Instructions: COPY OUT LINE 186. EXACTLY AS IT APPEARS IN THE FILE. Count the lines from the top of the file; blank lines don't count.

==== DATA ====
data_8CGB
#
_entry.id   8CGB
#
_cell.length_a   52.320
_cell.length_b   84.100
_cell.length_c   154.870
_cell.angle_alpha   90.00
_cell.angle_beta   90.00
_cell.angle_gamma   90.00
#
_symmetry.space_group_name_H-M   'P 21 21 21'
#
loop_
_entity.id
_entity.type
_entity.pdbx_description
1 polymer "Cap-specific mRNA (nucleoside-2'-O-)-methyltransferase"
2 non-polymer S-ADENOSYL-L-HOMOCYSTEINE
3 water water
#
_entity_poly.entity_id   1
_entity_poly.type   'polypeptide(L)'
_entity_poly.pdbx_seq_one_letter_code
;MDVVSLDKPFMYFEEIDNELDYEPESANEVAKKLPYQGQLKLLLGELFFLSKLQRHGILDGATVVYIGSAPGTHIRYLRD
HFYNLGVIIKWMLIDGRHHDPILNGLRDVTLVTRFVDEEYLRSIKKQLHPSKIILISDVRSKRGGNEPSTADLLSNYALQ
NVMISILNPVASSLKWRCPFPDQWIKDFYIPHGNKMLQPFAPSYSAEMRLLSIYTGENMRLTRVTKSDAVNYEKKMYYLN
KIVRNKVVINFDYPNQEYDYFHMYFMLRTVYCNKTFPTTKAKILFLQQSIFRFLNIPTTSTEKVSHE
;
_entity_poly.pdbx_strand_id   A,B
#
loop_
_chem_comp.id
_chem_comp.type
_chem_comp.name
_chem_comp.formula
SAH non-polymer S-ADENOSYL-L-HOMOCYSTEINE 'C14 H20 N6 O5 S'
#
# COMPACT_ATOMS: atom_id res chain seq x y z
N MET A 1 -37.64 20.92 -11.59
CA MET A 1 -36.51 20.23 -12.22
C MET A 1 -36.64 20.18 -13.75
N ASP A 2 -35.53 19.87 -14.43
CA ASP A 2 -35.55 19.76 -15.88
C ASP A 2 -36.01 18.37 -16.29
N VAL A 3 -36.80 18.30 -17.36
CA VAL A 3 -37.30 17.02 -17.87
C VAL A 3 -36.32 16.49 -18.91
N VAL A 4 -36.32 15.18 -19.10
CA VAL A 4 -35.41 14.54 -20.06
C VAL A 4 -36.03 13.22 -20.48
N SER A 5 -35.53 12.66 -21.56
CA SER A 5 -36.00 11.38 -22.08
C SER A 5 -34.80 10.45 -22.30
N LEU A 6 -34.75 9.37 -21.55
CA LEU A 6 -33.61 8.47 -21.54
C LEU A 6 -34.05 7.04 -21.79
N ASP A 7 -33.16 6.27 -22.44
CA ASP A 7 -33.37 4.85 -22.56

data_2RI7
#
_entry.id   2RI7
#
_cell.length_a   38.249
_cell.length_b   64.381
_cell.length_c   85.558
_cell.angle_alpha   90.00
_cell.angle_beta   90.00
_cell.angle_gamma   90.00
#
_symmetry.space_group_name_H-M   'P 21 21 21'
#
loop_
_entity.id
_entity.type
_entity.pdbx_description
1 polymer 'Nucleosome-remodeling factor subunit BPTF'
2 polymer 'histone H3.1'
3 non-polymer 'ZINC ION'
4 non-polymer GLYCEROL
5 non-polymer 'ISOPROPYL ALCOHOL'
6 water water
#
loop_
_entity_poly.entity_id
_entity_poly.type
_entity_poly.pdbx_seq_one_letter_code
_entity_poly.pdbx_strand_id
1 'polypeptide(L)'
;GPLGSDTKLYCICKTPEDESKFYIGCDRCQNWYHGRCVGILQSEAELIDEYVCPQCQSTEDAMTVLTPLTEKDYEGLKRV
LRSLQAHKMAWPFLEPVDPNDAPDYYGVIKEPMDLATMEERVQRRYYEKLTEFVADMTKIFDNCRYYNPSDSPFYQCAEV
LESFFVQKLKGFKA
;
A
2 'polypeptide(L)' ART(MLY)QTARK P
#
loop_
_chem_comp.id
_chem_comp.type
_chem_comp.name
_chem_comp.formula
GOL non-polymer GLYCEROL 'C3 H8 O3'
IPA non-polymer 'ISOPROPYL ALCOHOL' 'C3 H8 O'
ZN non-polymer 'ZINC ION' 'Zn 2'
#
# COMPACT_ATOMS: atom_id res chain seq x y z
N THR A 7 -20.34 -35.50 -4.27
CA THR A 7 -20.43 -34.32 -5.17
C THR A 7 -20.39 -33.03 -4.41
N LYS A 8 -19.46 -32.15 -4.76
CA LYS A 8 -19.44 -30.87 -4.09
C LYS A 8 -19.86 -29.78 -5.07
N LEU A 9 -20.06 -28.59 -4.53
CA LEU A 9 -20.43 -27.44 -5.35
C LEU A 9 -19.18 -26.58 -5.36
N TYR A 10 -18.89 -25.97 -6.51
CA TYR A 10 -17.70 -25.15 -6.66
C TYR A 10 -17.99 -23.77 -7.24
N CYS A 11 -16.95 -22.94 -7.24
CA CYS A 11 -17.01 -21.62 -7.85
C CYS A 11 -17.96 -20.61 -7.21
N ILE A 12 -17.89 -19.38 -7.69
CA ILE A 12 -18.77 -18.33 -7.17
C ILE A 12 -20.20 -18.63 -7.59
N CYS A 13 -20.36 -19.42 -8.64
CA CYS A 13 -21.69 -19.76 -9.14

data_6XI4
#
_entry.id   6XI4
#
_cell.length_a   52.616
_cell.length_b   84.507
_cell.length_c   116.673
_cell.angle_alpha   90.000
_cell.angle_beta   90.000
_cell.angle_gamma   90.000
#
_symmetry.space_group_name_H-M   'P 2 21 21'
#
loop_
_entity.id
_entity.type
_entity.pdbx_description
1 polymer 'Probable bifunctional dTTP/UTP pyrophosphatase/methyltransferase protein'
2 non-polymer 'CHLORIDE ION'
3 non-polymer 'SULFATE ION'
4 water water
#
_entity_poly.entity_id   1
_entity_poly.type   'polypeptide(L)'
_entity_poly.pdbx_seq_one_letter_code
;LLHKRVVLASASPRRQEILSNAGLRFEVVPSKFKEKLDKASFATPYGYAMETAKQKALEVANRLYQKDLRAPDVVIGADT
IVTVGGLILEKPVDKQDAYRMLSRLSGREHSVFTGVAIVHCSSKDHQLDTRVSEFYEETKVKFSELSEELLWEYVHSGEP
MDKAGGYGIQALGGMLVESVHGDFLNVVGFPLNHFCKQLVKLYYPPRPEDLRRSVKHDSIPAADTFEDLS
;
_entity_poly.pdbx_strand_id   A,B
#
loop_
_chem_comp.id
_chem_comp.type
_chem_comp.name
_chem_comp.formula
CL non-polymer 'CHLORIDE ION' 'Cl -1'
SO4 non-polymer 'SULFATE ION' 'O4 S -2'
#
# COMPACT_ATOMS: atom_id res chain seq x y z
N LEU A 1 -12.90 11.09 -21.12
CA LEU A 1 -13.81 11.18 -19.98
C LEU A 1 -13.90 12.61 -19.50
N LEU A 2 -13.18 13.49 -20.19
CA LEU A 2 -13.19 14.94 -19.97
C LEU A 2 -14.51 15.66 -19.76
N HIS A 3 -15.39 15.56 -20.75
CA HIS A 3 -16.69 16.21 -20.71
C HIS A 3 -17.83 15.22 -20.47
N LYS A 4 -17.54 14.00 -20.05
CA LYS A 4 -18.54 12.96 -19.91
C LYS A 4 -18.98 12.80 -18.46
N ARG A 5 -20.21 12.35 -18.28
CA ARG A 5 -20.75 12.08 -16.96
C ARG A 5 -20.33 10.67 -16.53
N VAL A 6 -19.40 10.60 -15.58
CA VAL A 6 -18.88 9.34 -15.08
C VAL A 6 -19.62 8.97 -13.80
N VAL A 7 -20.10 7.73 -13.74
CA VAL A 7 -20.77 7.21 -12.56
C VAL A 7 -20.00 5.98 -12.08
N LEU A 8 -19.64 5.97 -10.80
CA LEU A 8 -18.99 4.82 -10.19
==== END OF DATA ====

CA VAL A 7 -20.77 7.21 -12.56